Ten minutes later, I turned around and hurled my racket as the curtain like a helicopter. It sliced through the curtain like a knife going through butter. Everybody stopped playing and stared at me. No, I thought, that’s impossible! The worst nightmare!
He had been explicitly warned about damaging the new curtains. As punishment, he spent a week cleaning toilets and offices and preparing courts between 6 and 7am. For a boy far from a morning person and years away from the real world of parenting, it was the ultimate punishment.
Roger continued to struggle with his anger, much to the embarrassment of his parents Robert and Lynette Federer. He tells of a training session when his father left the court in frustration at Roger’s fits of anger:
He said:’I don’t enjoy playing with you like that.’ So he put five Swiss francs on the bench next to me and said, ‘I’m leaving, I’ll see you at home.’ And I couldn’t believe he left me there because it was going to be like a 45 minute bus ride back home. So I waited for like an hour until he came back and he never showed up. And I realised he had actually left when I checked the car park…
Many see the death of his former coach, Peter Carter, on 1st August 2002 as the trigger for his transformation into “Mr Cool”, but the process began much earlier. That sort of mental transformation doesn’t happen overnight; Federer first had to find a new identity on the court. For a while, he was even too calm.
Roger recognised he was an emotional player and knew going on tour and having the pressure of wanting to do so well ate him up a little bit.
I just thought: I can’t have a career like this. Or I will be a wreck by the time I am 25. I wanna enjoy myself on the tour. It’s supposed to be this dream come true. I think playing in front of live audiences and live TV helped me relax a little bit. I wanted to be known to be mentally strong. I was able to turn around thankfully. I am very happy I went through this whole process. That was just me. I was a bit crazy, but in a good sense, I believe.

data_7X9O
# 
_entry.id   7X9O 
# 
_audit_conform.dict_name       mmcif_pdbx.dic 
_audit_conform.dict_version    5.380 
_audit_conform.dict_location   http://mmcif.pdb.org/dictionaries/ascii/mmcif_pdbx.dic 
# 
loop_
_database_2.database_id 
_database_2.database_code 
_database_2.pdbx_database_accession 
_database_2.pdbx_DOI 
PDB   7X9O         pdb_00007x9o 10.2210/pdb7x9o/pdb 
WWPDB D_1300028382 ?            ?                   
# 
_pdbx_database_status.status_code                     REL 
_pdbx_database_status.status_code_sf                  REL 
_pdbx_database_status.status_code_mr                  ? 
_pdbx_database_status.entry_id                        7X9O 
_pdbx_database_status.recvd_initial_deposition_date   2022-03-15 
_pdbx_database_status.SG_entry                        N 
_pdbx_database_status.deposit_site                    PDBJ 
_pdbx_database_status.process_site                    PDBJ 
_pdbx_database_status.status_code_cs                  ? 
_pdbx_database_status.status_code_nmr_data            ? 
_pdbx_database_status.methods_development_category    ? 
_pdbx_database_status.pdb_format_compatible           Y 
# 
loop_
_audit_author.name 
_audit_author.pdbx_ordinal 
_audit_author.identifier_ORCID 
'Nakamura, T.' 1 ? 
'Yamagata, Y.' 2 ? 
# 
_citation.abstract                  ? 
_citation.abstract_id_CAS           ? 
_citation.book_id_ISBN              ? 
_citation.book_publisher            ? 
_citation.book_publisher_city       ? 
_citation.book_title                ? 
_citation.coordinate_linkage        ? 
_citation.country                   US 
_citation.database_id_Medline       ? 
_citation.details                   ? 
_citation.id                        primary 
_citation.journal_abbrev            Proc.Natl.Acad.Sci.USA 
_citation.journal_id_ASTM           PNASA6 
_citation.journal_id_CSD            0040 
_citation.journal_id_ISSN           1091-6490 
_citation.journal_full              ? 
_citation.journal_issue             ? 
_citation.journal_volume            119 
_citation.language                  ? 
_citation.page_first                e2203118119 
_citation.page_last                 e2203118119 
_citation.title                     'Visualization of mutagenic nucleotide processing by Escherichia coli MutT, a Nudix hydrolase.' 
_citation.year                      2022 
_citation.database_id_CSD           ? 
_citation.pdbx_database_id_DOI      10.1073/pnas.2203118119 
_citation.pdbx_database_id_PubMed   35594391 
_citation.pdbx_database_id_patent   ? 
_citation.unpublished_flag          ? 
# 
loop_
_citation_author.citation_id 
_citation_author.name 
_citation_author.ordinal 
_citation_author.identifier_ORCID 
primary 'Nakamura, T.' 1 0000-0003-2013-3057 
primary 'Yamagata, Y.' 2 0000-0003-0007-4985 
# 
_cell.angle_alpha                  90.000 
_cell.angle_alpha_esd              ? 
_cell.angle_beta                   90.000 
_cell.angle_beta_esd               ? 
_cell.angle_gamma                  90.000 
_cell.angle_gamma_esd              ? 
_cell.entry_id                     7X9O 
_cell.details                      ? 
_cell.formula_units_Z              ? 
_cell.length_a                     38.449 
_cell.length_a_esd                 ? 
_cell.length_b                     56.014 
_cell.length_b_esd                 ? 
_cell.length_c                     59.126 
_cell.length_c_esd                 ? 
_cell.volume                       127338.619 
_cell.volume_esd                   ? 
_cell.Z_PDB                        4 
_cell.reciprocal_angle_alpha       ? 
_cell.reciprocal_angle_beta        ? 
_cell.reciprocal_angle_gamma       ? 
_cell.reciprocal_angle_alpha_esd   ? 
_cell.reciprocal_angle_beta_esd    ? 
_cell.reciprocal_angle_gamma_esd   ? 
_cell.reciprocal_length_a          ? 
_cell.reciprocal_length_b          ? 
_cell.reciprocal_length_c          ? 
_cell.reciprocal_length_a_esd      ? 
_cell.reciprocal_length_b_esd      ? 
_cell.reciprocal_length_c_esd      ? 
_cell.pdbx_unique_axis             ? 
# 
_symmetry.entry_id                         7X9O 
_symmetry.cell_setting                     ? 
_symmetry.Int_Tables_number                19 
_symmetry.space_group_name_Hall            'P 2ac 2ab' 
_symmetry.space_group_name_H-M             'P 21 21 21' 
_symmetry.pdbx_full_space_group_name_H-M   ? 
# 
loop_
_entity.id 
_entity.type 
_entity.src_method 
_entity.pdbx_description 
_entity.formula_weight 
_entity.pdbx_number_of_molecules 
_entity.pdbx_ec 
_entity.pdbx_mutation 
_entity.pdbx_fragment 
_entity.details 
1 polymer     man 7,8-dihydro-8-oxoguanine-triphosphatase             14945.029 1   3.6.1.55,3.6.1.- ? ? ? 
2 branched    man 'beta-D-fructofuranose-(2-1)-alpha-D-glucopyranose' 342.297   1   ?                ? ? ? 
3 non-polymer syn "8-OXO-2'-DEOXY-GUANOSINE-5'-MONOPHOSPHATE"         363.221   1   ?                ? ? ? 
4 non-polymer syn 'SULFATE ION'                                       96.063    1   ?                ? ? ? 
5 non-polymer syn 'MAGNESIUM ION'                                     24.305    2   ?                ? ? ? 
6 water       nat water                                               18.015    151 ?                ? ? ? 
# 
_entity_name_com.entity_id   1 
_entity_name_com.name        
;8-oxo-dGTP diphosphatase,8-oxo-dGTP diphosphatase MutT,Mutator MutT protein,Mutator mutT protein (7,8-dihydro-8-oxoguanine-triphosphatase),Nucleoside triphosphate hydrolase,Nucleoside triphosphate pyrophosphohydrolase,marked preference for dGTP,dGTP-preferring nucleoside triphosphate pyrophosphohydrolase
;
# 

His transformation is one of the most remarkable in tennis: from the hot-head who embarrassed his parents to the perfect ambassador for the sport. By staying cool-headed, he almost always made the right decisions, even at critical moments. It became a Federer trademark that the more crucial the point, the better he played. And so for years, victories in tight matches – decided by just a few points – could almost be taken for granted.
Other players throw their rackets, they give in, they go for too much.Roger didn’t. He didn’t beat himself. That’s what wins you a lot of matches.
Our 4 Top Tips for Regulating Anxiety on a Tennis Court
The key point is not to eliminate feelings of anxiety since some anxiety can benefit performance. Instead, it is crucial to control and manage feelings of anxiety more effectively. Reducing muscle tension is particularly important, because muscle tension not only impairs coordination and timing, it also uses your energy because your muscles are working overtime.